Presentation Title

Espionage in Popular Culture

Document Type

Panel Presentation

Keywords

espionage, popular culture, international relations

Biography

My name is Moriah Harman and I am a senior Political Science major at Marshall University. I enjoy researching and am extremely interested in espionage, popular culture, and international relations, which has led to quite a fascination with political thrillers/dramas such as The Americans, Homeland, and House of Cards. My interests and areas of study inspired this paper.

Major

Political Science

Advisor for this project

Dr. Jamie Warner

Start Date

20-4-2017 1:30 PM

End Date

20-4-2017 2:45 PM

Abstract

Espionage is at the core of various works of popular culture, especially political thrillers/dramas. As one of the world’s oldest professions, spying has piqued the interests of many and makes for captivating storylines and characters. There is a fine line that exists between the real world and fantasy world of espionage and it is often difficult to distinguish between the two. For this reason, it is also difficult at times to distinguish between ally and enemy, good and bad, in the world of espionage. In this paper, I will examine the popular television show The Americans, based on a true story, which features two Soviet spies undercover in America during the Cold War. I will argue that realist thought can be used to explain the portrayals and storylines of certain characters (as well as the depictions of the USSR and the United States) in The Americans by analyzing the first two seasons of the show. More specifically, I will argue that key realist concepts, such as power (as it is explained by Elizabeth G. Matthews and Rhonda L. Callaway), security (as it is explained by John J. Mearsheimer), and interest (as it is explained by Hans J. Morgenthau) are manifested in the show’s portrayal of spies and the featured countries.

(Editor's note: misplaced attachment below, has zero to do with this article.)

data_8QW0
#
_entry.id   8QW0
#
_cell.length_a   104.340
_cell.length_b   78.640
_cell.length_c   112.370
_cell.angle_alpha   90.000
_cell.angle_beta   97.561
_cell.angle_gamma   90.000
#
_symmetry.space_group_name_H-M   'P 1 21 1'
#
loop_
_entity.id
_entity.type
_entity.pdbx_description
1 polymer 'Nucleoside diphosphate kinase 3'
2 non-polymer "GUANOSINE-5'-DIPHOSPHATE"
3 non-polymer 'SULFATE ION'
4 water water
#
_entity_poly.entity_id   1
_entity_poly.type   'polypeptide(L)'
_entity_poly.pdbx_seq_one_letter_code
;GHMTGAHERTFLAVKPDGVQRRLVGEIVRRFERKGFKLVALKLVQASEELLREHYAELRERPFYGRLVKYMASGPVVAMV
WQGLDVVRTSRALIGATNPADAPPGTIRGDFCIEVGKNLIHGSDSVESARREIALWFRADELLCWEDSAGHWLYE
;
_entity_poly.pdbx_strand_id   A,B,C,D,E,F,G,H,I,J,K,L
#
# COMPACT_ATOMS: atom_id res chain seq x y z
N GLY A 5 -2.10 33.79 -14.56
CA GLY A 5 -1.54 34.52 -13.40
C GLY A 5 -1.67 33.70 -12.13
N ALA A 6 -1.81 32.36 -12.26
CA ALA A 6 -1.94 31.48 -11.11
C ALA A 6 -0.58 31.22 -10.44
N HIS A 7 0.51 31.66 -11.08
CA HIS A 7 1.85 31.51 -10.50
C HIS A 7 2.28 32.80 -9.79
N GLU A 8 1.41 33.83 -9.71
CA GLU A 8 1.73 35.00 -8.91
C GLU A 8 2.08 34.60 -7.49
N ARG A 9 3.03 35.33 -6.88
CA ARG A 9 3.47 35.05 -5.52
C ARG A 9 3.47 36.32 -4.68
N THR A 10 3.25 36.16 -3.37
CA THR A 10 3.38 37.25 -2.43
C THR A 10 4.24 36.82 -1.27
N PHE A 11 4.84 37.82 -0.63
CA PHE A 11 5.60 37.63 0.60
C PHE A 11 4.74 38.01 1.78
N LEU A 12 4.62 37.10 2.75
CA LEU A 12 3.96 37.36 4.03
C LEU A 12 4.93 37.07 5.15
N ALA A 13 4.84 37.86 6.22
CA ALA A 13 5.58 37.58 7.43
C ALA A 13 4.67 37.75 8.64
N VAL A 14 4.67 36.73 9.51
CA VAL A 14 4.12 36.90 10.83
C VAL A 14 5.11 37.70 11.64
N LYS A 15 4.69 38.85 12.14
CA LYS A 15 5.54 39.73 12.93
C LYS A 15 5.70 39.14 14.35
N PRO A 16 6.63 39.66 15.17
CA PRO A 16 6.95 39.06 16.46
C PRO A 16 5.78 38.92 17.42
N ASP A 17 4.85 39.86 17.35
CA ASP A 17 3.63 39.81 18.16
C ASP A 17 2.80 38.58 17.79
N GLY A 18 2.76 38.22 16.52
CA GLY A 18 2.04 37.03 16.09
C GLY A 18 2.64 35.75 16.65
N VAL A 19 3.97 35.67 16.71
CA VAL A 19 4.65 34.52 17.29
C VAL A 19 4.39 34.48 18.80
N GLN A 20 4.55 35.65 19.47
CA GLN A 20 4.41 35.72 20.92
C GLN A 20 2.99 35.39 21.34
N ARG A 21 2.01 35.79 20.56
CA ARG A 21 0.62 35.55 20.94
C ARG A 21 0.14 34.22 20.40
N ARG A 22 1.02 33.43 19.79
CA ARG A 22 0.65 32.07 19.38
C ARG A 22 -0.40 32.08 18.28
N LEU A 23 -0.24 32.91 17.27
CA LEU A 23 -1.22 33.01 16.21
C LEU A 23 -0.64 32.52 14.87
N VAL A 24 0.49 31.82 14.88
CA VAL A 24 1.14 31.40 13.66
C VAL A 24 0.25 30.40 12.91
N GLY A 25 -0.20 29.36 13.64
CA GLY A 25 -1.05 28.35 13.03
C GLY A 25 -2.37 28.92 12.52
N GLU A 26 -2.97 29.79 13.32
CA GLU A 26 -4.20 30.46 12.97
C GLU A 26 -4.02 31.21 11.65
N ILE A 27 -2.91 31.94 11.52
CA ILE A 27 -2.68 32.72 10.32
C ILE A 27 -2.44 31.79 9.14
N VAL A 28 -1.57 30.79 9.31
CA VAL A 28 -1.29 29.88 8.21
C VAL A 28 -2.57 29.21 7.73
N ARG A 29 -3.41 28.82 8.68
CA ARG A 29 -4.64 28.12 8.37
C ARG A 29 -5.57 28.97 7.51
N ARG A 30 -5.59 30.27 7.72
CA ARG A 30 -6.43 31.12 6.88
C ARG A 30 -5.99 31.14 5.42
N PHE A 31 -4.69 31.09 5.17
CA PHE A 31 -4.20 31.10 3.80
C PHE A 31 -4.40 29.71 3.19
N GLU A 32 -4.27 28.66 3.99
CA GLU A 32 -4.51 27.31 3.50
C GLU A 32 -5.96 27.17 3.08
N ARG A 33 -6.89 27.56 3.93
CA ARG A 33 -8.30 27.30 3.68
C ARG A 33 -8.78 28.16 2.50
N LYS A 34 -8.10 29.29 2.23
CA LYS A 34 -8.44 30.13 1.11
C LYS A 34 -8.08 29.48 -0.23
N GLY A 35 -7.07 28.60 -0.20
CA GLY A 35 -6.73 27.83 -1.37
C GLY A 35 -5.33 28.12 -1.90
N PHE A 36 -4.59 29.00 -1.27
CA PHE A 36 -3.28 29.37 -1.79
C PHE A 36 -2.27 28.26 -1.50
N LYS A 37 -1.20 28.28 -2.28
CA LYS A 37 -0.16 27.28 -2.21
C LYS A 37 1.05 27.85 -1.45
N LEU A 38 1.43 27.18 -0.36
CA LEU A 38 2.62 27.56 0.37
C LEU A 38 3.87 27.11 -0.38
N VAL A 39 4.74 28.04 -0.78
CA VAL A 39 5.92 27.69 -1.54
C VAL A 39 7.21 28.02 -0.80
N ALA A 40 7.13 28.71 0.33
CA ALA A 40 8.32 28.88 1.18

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Apr 20th, 1:30 PM Apr 20th, 2:45 PM

Espionage in Popular Culture

Espionage is at the core of various works of popular culture, especially political thrillers/dramas. As one of the world’s oldest professions, spying has piqued the interests of many and makes for captivating storylines and characters. There is a fine line that exists between the real world and fantasy world of espionage and it is often difficult to distinguish between the two. For this reason, it is also difficult at times to distinguish between ally and enemy, good and bad, in the world of espionage. In this paper, I will examine the popular television show The Americans, based on a true story, which features two Soviet spies undercover in America during the Cold War. I will argue that realist thought can be used to explain the portrayals and storylines of certain characters (as well as the depictions of the USSR and the United States) in The Americans by analyzing the first two seasons of the show. More specifically, I will argue that key realist concepts, such as power (as it is explained by Elizabeth G. Matthews and Rhonda L. Callaway), security (as it is explained by John J. Mearsheimer), and interest (as it is explained by Hans J. Morgenthau) are manifested in the show’s portrayal of spies and the featured countries.